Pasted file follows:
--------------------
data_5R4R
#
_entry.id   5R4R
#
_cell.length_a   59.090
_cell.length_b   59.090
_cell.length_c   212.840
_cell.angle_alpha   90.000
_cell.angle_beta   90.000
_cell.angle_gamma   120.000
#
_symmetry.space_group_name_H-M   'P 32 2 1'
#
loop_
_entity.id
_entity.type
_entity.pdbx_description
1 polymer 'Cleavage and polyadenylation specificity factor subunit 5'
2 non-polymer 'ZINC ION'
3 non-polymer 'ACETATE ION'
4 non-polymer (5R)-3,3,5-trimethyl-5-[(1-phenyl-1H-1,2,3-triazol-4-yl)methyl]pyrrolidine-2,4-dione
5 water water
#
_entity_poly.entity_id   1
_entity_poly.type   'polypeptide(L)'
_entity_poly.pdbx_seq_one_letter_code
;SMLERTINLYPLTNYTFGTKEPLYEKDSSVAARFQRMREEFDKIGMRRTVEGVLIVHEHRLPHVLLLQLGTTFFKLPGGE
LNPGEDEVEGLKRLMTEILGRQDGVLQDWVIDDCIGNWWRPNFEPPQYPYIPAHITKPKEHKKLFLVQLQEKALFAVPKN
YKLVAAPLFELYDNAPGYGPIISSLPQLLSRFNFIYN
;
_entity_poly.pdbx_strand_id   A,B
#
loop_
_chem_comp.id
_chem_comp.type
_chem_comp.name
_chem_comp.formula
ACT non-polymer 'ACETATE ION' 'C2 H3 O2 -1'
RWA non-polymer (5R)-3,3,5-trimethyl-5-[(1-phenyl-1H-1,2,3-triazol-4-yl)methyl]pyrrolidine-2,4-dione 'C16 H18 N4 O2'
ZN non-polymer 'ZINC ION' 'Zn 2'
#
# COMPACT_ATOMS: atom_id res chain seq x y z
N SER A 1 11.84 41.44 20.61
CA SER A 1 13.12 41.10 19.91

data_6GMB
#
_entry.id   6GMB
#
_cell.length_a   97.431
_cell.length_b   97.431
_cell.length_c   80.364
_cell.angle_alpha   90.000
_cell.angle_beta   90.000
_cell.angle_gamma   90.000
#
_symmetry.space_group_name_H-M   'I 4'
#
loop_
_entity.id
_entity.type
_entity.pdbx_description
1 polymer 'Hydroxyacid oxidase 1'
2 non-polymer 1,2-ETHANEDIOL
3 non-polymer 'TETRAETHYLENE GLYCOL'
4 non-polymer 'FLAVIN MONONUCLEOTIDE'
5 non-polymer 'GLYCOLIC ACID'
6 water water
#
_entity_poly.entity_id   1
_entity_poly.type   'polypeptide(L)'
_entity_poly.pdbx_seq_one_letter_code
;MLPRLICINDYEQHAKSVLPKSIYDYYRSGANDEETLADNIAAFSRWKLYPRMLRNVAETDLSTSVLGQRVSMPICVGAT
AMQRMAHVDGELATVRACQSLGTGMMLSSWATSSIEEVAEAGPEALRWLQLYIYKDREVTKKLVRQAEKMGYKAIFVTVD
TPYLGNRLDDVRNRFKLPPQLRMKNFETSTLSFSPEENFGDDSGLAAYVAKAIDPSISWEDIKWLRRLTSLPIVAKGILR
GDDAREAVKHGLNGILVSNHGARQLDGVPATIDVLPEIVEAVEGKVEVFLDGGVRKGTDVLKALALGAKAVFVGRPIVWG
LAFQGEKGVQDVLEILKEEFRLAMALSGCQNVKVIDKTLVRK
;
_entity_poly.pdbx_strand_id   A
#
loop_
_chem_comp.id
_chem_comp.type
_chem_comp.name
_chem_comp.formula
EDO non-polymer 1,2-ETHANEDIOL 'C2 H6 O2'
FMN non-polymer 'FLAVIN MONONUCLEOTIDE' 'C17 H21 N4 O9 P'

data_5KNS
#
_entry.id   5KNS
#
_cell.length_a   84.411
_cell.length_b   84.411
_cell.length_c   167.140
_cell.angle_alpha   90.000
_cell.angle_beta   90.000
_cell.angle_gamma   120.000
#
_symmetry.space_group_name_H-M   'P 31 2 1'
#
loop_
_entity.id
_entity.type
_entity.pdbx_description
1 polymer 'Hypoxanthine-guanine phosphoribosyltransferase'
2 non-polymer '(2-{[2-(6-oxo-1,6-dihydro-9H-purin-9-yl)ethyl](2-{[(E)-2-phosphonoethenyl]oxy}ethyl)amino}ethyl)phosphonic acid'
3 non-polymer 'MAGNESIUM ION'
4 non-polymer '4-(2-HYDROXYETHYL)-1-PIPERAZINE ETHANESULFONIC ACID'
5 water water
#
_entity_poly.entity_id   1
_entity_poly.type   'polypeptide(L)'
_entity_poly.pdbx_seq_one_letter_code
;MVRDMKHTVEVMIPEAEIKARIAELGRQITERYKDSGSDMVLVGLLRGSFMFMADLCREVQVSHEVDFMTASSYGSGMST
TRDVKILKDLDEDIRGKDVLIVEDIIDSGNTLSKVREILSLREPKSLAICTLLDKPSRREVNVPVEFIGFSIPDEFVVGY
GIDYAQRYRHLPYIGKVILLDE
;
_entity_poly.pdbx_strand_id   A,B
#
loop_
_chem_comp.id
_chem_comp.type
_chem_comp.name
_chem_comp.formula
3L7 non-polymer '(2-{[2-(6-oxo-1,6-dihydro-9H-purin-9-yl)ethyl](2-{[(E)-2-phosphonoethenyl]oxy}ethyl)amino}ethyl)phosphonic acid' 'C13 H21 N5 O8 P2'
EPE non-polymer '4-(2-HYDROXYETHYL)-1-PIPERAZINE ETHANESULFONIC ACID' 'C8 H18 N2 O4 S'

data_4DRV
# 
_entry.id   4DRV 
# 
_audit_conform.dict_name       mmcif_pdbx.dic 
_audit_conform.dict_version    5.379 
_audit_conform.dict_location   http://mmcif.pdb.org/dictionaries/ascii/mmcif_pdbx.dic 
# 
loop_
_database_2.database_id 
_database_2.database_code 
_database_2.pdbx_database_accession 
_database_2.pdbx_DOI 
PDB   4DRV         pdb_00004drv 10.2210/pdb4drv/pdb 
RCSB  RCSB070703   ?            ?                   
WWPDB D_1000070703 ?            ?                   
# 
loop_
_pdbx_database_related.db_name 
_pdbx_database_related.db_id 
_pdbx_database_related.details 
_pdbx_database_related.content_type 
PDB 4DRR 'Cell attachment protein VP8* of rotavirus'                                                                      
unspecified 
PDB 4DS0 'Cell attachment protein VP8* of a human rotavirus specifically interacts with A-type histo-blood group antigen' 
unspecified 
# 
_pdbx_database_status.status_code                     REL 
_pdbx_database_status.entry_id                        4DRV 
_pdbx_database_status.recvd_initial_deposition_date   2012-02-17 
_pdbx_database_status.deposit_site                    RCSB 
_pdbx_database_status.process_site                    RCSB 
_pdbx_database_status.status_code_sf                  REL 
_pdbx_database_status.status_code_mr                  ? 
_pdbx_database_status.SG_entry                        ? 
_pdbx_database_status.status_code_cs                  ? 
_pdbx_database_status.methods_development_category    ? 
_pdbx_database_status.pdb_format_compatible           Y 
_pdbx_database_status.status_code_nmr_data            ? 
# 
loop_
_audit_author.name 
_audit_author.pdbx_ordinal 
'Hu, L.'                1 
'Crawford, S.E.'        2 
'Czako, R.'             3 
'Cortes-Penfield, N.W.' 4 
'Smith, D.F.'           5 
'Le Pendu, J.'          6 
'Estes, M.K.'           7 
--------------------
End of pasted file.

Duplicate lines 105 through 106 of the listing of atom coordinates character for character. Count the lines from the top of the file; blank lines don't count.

2 non-polymer '(2-{[2-(6-oxo-1,6-dihydro-9H-purin-9-yl)ethyl](2-{[(E)-2-phosphonoethenyl]oxy}ethyl)amino}ethyl)phosphonic acid'
3 non-polymer 'MAGNESIUM ION'